# Pas­cal’s Mugging

TagLast edit: 23 Sep 2020 18:49 UTC by

Pascal’s mugging refers to a thought experiment in decision theory, a finite analogue of Pascal’s wager.

Suppose someone comes to me and says, “Give me five dollars, or I’ll use my magic powers from outside the Matrix to run a Turing machine that simulates and kills 3^^^^3 people. Pascal’s Mugging: Tiny Probabilities of Vast Utilities

Unpacking the theory behind Pascal’s Mugging:

A rational agent chooses those actions with outcomes that, after being weighted by their probabilities, have a greater utility—in other words, those actions with greater expected utility. If an agent’s utilities over outcomes can potentially grow much faster than the probability of those outcomes diminishes, then it will be dominated by tiny probabilities of hugely important outcomes; speculations about low-probability-high-stakes scenarios will come to dominate its moral decision making.

A common method an agent could use to assign prior probabilities to outcomes is Solomonoff induction, which gives a prior inversely proportional to the length of the outcome’s description. Some outcomes can have a very short description but correspond to an event with enormous utility (i.e.: saving 3^^^^3 lives), hence they would have non-negligible prior probabilities but a huge utility. The agent would always have to take those kinds of actions with far-fetched results, that have low but non-negligible probabilities but extremely high returns.

This is seen as an unreasonable result. Intuitively, one is not inclined to acquiesce to the mugger’s demands—or even pay all that much attention one way or another—but what kind of prior does this imply?

Robin Hanson has suggested penalizing the prior probability of hypotheses which argue that we are in a surprisingly unique position to affect large numbers of other people who cannot symmetrically affect us. Since only one in 3^^^^3 people can be in a unique position to ordain the existence of at least 3^^^^3 other people who can’t have a symmetrical effect on this one person, the prior probability would be penalized by a factor on the same order as the utility.

Peter de Blanc has proven [1] that if an agent assigns a finite probability to all computable hypotheses and assigns unboundedly large finite utilities over certain environment inputs, then the expected utility of any outcome is undefined. Peter de Blanc’s paper, and the Pascal’s Mugging argument, are sometimes misinterpreted as showing that any agent with an unbounded finite utility function over outcomes is not consistent, but this has yet to be demonstrated. The unreasonable result can also be seen as an argument against the use of Solomonoff induction for weighting prior probabilities.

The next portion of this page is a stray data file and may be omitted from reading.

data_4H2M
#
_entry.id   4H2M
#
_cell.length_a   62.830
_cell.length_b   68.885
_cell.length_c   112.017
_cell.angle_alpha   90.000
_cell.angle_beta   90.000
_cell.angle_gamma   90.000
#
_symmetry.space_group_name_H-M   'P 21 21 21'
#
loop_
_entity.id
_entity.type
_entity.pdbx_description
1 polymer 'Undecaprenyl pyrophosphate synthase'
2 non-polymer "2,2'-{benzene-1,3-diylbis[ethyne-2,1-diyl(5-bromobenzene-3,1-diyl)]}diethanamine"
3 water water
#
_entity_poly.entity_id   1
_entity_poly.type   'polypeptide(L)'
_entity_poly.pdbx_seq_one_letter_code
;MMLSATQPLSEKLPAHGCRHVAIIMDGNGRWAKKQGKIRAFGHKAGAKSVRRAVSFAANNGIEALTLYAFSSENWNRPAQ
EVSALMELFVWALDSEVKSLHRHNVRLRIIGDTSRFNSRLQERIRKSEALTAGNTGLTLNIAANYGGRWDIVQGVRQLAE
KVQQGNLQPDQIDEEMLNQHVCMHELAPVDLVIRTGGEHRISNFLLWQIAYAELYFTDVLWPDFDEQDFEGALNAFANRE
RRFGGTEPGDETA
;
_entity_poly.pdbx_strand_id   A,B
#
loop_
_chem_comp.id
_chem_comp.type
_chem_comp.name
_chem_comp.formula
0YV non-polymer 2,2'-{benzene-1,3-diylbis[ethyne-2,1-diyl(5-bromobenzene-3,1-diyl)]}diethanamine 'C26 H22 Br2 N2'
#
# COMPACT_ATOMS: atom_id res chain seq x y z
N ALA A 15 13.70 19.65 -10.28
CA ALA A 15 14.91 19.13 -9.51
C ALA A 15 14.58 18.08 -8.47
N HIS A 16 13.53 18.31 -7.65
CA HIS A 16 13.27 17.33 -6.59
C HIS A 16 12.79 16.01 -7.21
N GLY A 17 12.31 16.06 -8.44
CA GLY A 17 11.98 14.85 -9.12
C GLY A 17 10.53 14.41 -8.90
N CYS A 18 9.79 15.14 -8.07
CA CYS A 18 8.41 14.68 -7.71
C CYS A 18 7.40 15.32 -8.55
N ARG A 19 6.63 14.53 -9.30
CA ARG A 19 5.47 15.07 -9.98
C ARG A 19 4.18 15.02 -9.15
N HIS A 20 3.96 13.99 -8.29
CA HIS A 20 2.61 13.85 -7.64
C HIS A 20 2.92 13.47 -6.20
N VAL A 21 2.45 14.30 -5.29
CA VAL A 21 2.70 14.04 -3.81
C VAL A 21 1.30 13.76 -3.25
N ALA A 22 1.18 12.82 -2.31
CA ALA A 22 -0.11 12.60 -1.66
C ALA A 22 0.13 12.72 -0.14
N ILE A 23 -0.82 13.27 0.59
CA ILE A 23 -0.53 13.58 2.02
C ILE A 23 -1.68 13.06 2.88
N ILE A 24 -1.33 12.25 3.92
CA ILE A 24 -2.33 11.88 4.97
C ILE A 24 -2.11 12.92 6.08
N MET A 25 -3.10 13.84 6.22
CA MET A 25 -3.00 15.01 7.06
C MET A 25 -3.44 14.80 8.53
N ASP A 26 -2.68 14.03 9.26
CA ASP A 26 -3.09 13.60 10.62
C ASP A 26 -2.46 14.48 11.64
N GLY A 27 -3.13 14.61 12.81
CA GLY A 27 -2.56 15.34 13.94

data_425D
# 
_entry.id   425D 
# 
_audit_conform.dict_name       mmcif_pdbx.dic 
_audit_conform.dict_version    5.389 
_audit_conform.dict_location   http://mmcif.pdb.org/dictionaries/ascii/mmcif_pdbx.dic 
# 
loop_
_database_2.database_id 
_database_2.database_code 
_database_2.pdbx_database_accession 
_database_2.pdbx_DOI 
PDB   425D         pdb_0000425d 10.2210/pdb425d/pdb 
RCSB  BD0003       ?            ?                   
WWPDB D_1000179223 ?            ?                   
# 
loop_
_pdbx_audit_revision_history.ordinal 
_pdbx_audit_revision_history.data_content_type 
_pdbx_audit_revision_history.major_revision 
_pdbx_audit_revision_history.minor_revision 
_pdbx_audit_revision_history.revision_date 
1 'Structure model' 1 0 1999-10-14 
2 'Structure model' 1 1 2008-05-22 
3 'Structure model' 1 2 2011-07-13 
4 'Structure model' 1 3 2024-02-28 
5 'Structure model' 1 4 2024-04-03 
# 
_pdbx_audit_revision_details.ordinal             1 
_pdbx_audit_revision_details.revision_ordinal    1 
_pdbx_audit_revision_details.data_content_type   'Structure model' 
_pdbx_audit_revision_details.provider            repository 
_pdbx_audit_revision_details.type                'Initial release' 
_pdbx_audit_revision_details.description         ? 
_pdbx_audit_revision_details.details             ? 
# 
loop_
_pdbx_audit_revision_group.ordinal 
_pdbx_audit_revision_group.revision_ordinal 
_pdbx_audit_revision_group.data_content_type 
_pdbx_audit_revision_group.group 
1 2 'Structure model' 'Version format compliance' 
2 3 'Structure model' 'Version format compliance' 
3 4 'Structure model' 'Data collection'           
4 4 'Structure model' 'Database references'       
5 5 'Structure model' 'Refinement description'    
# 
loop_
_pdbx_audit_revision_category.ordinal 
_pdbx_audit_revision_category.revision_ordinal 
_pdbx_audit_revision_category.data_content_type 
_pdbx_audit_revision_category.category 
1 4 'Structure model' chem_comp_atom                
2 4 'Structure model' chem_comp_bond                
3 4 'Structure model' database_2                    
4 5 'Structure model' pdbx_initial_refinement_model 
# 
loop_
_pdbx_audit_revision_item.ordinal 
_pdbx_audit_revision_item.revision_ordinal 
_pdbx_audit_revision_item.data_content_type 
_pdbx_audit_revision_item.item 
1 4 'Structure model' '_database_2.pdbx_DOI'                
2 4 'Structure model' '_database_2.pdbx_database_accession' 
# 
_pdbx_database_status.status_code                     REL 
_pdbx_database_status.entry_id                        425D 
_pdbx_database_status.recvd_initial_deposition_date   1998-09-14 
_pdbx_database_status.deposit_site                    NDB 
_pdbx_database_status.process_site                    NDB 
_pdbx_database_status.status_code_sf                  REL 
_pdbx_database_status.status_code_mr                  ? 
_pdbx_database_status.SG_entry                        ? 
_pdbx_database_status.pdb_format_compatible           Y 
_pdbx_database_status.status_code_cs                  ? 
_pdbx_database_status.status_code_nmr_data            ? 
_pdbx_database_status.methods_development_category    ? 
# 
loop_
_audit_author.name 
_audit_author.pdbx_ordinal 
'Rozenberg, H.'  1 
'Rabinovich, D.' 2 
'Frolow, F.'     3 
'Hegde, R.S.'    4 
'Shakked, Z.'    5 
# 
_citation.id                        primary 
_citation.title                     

If an outcome with infinite utility is presented, then it doesn’t matter how small its probability is: all actions which lead to that outcome will have to dominate the agent’s behavior. This infinite case was stated by 17th century philosopher Blaise Pascal and named Pascal’s wager. Many other abnormalities arise when dealing with infinities in ethics.

## References

1. Peter de Blanc (2007). Convergence of Expected Utilities with Algorithmic Probability Distributions.

2. Nick Bostrom (2009). “Pascal’s Mugging”. Analysis 69 (3): 443-445. (PDF)

# Pas­cal’s Mug­ging: Tiny Prob­a­bil­ities of Vast Utilities

19 Oct 2007 23:37 UTC
90 points

# Pas­cal’s Mug­gle: In­finites­i­mal Pri­ors and Strong Evidence

8 May 2013 0:43 UTC
70 points

# [Question] Has there been any work on at­tempt­ing to use Pas­cal’s Mug­ging to make an AGI be­have?

15 Jun 2022 8:33 UTC
7 points

# Against the Lin­ear Utility Hy­poth­e­sis and the Lev­er­age Penalty

14 Dec 2017 18:38 UTC
39 points

# The Lifes­pan Dilemma

10 Sep 2009 18:45 UTC
55 points

# More on the Lin­ear Utility Hy­poth­e­sis and the Lev­er­age Prior

26 Feb 2018 23:53 UTC
16 points

# Pas­cal’s Mug­gle (short ver­sion)

5 May 2013 23:36 UTC
46 points

# Ob­served Pas­cal’s Mugging

28 Jun 2011 15:53 UTC
36 points

# Prob­a­bil­ities Small Enough To Ig­nore: An at­tack on Pas­cal’s Mugging

16 Sep 2015 10:45 UTC
27 points

# Pas­cal’s mug­ging in re­ward learning

5 Nov 2017 19:44 UTC
9 points

# Ex­pected util­ity, un­los­ing agents, and Pas­cal’s mugging

28 Jul 2014 18:05 UTC
32 points

# Tac­tics against Pas­cal’s Mugging

25 Apr 2013 0:07 UTC
26 points

# Con­sider Re­con­sid­er­ing Pas­cal’s Mugging

3 Jan 2018 0:03 UTC
5 points

# A Thought on Pas­cal’s Mugging

10 Dec 2010 6:08 UTC
15 points

# Pas­cal’s Mug­ging for bounded util­ity functions

6 Dec 2012 22:28 UTC
18 points

# Com­ments on Pas­cal’s Mugging

3 May 2012 21:23 UTC
15 points

# No, I won’t go there, it feels like you’re try­ing to Pas­cal-mug me

11 Jul 2018 1:37 UTC
9 points

# Pas­cal’s Mug­ging—Pe­nal­iz­ing the prior prob­a­bil­ity?

17 May 2011 14:44 UTC
12 points

25 Dec 2010 19:42 UTC
13 points

# What do you mean by Pas­cal’s mug­ging?

20 Nov 2014 16:38 UTC
10 points

# An in­vest­ment anal­ogy for Pas­cal’s Mugging

9 Dec 2014 7:50 UTC
9 points

# Strong­man­ning Pas­cal’s Mugging

20 Feb 2013 12:36 UTC
4 points

# Pas­cal’s Mug­gle Pays

16 Dec 2017 20:40 UTC
25 points
(thezvi.wordpress.com)

# Model Uncer­tainty, Pas­calian Rea­son­ing and Utilitarianism

14 Jun 2011 3:19 UTC
34 points